Being a mere slip of a lad in 1982, I wasn’t aware of any feminist arguments raging over this record. No, what I found loathsome was the AOR arrangement and the spoken word section’s gushing faux-sincerity, which seemed to me symptomatic of a certain breed of American entertainer.

    Interestingly, I’ve Never Been To Me is the first chart topper by a US artist for a whole year (unless you count Stevie Wonder’s contribution to Ebony and Ivory). British pop just seemed streets ahead of anything America could produce at this stage. From my young perspective, this was a source of pride and a kind of blinkered chauvinism. We had been through punk, post-punk, 2 Tone and were now well into the New Pop era, where as the Yanks… well, they were still wearing flares! And records like I’ve Never Been To Me just summed up how useless they were. I hated it.

  8. 8
    justfanoe on 8 Apr 2009 #

    Whoops, it turns out “Goody Two Shoes” was my birthday #1 after all.

    I’ve never liked this song, but this makes me want to go back and give it a fresh listen. BTW does anybody know why this song only became a hit 5 years after its original release?

  9. 9
    LondonLee on 8 Apr 2009 #

    We used to call it “I’ve Never Been To Leeds” which is the most interesting thing I can think of say about this rubbish.

  10. 10
    The Intl on 8 Apr 2009 #

    Yeah! The Motown Sound in full effect!

  11. 11
    wichita lineman on 8 Apr 2009 #

    The divarication of “I’ve been undressed by kings”/”I’ve been to Greece” reminds me of Shania Twain’s “So you’re Brad Pitt”/”So you’ve got a car”.

    She’s grabbing the other woman’s sleeve throughout the song, ever, ever tighter. Clearly unhinged. I wonder how many sales were down to its comedy value.

    Motown released some other equally un-Motown material when I’ve Never Been To Me was recorded, like Albert Finney’s Album (yes, that’s the title) on which he attempts to match Richard Harris’s orch-pop and doesn’t come close, wallowing instead in three-day-week gloom like What Have They Done To My Home Town?

  12. 12
    marna on 8 Apr 2009 #

    I’m terribly sorry for linking this, but I cannot even think of this song without getting the Dustin the Turkey parody of it in my head.

  13. 13
    peter goodlaws on 8 Apr 2009 #

    #9 – Yes, “I’ve Never Been to Leeds”. My lot sung that also and it was the only fun we had with this terrible nonsense, in which Charlene whined on about seeing things women were not supposed to see and all the rest of it. What a drip!

    As for the deliberate misheard lyric, the juxtaposition between Paradise and Leeds couldn’t have been more marked. Cloughie was well out of it.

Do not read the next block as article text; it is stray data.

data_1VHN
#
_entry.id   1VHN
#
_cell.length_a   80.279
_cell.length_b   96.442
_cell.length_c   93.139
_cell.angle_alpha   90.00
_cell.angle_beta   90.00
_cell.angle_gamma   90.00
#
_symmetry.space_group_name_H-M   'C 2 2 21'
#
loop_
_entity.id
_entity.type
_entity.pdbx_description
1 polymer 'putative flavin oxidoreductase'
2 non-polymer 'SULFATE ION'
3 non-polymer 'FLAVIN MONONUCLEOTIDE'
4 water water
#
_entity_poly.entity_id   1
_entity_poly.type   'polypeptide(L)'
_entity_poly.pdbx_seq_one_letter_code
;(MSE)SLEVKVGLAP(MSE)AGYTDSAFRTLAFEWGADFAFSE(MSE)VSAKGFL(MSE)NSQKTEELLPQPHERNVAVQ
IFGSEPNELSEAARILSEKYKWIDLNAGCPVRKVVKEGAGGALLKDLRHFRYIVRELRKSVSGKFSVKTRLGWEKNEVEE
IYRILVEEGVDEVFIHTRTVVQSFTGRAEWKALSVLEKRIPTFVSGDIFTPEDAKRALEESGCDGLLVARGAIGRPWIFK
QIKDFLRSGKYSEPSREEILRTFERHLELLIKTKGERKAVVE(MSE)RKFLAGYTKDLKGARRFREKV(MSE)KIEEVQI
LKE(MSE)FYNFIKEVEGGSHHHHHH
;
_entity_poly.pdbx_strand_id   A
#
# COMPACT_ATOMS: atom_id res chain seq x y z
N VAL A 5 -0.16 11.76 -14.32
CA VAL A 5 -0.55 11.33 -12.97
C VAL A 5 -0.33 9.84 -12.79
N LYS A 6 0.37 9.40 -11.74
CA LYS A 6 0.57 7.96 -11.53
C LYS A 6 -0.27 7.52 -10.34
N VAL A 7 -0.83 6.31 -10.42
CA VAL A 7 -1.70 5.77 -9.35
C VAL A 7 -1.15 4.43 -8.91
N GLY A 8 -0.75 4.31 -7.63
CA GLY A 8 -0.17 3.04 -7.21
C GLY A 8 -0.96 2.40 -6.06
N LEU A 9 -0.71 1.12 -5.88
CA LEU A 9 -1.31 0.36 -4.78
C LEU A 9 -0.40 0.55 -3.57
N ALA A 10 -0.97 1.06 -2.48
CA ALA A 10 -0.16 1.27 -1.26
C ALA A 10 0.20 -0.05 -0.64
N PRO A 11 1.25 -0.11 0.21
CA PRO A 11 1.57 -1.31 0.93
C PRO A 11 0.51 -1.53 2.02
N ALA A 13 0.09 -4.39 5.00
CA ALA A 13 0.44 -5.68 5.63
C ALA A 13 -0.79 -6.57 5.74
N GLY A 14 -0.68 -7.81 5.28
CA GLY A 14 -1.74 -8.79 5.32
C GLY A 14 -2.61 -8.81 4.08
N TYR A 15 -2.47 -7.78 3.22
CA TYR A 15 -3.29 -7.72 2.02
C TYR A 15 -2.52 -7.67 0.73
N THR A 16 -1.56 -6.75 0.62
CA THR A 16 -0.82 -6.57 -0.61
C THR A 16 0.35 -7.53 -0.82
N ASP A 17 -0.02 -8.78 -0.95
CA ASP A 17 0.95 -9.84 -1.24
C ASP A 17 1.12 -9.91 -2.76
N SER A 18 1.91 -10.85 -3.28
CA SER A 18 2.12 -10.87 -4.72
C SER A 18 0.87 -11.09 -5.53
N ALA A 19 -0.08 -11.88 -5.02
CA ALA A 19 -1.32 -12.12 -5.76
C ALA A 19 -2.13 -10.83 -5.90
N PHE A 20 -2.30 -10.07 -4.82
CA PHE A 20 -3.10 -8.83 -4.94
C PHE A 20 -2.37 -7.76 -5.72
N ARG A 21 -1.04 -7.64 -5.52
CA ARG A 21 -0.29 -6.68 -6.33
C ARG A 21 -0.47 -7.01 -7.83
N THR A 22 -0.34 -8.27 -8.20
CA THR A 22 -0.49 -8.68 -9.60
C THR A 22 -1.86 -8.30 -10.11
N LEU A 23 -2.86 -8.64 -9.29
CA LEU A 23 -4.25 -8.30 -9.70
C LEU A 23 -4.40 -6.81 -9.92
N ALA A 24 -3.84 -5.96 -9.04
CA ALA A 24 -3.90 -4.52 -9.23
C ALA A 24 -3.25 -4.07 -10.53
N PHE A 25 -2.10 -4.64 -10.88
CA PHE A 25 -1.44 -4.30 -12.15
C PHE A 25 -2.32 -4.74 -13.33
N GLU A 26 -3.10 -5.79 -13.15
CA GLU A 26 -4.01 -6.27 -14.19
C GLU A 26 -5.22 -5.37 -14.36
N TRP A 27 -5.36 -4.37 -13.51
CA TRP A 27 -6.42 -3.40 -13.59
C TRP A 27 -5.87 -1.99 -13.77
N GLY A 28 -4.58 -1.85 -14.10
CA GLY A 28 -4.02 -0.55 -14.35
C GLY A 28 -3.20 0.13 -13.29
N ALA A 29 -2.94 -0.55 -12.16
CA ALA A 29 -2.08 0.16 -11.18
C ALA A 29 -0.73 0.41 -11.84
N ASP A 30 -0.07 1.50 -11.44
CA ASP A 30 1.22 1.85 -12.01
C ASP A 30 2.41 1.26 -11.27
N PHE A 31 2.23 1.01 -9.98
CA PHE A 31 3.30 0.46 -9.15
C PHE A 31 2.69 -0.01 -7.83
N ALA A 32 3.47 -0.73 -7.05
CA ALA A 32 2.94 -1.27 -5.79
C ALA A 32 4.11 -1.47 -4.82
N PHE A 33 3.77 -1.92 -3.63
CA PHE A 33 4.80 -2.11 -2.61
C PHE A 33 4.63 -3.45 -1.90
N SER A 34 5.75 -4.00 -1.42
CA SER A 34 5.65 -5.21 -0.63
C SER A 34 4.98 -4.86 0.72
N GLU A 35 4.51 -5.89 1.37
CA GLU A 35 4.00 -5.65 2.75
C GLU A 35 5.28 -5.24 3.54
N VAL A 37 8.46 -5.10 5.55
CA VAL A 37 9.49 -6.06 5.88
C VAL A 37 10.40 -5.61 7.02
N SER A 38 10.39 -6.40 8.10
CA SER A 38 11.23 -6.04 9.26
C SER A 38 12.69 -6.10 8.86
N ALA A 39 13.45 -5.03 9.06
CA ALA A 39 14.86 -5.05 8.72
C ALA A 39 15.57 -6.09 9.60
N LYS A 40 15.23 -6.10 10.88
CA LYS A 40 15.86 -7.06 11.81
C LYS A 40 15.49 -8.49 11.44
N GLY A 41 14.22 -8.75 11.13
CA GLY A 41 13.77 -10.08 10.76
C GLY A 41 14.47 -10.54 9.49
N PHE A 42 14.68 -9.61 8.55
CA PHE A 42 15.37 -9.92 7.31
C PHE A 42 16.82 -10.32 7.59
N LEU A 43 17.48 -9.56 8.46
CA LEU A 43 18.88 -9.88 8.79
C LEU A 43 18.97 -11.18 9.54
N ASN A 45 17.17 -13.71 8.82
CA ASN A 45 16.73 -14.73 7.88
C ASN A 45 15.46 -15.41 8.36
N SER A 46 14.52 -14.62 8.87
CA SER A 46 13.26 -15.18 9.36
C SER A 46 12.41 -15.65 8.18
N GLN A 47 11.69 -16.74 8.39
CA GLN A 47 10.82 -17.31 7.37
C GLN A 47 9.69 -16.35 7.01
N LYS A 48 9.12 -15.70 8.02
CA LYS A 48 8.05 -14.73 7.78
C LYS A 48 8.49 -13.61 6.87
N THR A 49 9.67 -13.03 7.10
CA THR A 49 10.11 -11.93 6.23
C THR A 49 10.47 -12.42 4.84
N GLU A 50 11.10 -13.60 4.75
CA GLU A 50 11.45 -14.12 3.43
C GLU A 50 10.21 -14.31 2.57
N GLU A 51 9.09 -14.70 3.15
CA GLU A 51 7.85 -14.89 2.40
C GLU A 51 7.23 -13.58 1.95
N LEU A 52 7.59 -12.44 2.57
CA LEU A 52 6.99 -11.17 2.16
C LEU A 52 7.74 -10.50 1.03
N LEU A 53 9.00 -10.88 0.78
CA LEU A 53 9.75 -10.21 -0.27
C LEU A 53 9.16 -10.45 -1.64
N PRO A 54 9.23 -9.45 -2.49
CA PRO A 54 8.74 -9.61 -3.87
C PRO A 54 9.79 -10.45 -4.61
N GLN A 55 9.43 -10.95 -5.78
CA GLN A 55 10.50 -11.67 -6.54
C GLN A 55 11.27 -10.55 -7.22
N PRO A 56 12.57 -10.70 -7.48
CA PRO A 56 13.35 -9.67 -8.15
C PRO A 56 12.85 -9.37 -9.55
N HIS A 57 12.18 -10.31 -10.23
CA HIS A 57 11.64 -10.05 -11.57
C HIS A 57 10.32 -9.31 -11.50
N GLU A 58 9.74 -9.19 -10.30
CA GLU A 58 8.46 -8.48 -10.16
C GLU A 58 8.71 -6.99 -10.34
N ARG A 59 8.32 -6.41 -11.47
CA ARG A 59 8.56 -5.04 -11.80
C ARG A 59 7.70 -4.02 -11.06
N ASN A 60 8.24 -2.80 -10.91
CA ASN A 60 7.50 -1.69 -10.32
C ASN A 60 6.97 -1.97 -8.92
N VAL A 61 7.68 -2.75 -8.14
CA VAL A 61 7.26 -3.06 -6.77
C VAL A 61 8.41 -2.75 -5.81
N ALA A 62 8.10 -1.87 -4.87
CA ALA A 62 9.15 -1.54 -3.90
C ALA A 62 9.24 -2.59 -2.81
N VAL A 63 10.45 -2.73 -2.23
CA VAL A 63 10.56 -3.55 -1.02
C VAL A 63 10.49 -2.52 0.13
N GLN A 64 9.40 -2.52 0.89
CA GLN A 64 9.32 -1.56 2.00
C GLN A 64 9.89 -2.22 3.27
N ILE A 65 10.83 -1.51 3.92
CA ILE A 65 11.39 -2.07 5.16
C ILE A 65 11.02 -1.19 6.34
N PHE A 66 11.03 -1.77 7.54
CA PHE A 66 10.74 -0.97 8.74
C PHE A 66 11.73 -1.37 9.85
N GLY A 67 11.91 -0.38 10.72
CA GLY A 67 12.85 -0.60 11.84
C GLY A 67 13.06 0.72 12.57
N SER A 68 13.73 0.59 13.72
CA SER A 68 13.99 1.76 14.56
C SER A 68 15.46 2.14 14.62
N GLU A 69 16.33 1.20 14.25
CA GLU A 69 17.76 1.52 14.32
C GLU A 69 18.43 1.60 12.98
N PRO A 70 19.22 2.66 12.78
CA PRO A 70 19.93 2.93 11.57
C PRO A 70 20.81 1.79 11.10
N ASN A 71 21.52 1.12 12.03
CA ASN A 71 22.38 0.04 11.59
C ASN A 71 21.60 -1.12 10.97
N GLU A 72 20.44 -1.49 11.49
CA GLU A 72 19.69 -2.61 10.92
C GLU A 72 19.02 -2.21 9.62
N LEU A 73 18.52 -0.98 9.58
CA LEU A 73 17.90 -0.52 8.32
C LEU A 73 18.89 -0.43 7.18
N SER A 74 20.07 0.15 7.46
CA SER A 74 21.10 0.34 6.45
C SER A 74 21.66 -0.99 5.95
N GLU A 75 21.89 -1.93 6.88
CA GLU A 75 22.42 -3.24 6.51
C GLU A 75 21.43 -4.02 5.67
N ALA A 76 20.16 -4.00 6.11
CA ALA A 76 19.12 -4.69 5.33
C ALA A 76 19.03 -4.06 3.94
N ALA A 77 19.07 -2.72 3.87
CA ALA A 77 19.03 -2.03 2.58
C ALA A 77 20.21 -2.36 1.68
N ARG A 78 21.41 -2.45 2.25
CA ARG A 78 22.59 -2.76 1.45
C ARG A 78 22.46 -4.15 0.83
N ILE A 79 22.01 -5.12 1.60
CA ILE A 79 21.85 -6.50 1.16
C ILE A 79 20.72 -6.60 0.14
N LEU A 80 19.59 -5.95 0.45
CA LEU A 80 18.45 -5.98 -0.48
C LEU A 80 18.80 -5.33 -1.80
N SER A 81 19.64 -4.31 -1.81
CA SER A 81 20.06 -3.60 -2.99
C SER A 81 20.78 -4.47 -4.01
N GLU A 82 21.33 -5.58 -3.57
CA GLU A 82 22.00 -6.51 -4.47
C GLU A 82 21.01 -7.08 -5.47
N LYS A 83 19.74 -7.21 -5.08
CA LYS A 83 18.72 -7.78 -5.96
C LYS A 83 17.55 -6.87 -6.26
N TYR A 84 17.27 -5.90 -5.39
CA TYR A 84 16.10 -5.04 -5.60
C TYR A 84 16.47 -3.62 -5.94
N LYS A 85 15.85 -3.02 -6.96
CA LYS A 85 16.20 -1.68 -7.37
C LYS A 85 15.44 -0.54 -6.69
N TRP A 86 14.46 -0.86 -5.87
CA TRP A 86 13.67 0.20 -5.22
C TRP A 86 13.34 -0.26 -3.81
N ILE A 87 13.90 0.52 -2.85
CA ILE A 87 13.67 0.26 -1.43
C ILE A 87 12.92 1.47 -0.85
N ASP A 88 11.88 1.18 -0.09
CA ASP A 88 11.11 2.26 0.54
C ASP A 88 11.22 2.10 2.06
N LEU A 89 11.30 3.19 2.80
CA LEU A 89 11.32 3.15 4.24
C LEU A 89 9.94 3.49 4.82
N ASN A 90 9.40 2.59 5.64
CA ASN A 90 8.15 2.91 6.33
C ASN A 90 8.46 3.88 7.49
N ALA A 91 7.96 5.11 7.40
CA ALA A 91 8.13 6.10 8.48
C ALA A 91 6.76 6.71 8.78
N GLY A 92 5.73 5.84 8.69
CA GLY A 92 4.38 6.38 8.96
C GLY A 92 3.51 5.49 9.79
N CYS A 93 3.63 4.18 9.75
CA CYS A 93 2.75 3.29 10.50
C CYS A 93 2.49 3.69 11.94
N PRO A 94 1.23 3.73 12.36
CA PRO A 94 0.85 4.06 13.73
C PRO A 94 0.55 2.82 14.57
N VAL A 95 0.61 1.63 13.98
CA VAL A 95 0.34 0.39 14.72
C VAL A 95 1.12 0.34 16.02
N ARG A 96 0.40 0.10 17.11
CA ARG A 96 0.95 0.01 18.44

14. 14
    rosie on 8 Apr 2009 #

    I’d been blissfully unaware of this until a couple of years ago when Charlene herself appeared on Woman’s Hour.

    This is another throwback song, recorded in 1976, and by the time it became a hit Charlene had given up her singing career and was living in London and working in a shop. I don’t know what flung it into the spotlight in 1982, but it started in America.

    On that first occasion I was pleased to spot the Ancient Mariner connection (and Wikipedia confirms that the song was originally written from a male perspective, though not that of a greybeard loon obviously. I agree with Tom that without that offbeat framing this would be a rather deliquescent song but as it is I like it quite a lot. There’s a message in there, of course, for those of today’s vacuous teenagers who crave a life of celebrity rather than being well-rounded and doing something worthwhile!

    Though Carole King was featured on Woman’s Hour this morning and I can confirm that Charlene ain’t no Carole King!

  15. 15
    marna on 8 Apr 2009 #

    Actually, scrap that. I’ve listened to them both (because I hate myself, clearly) and I think I’ve Never Been To Meath is the better of the two.

  16. 16
    Billy Smart on 8 Apr 2009 #

    7 out of 10 is perhaps a bold statement, but Tom is largely right. It may be a terrible record, but at least its storytelling narrative makes it a terribly compelling record. I can’t recall it having any effect on my nine year-old self, though.

    The really duff thing about it is the central metaphor. Speaking for myself, I have never been to paradise, but have – all to often – been to me.

  17. 17
    Billy Smart on 8 Apr 2009 #

    TOTP Watch: Chrlene performed ‘I’ve Never Been To Me’ twice on Top of the Pops;

    3 June 1982. Also in the studio that week were; ABC, Echo & The Bunnymen, Siouxsie & The Banshees, The Fun Boy 3 and Junior. David ‘Kid’ Jensen was the host. That looks like a good show.

    17 June 1982. Also in the studio that week were; Roxy Music, Queen, Duran Duran and Echo & The Bunnymen. Simon Bates was the host.

  18. 18
    Tom on 8 Apr 2009 #

    #16 Billy that’s because paradise IS A LIE. You think you’re in Paradise and in fact you’re in Nice getting felt up by a minor bicycle monarch.

  19. 19
    Alan on 8 Apr 2009 #

    i’m recalling the R1 breakfast DJ (hairy cornflake or mike read i guess) at the time speculating on what the things were that a woman just ain’t supposed to see.

    the central metaphor ISN’T duff in the context of the philosophy it espouses and within its own definitions. where paradise = riches and luxury, but what really matters = facing up to who you are. MAN

  20. 20
    Pete on 8 Apr 2009 #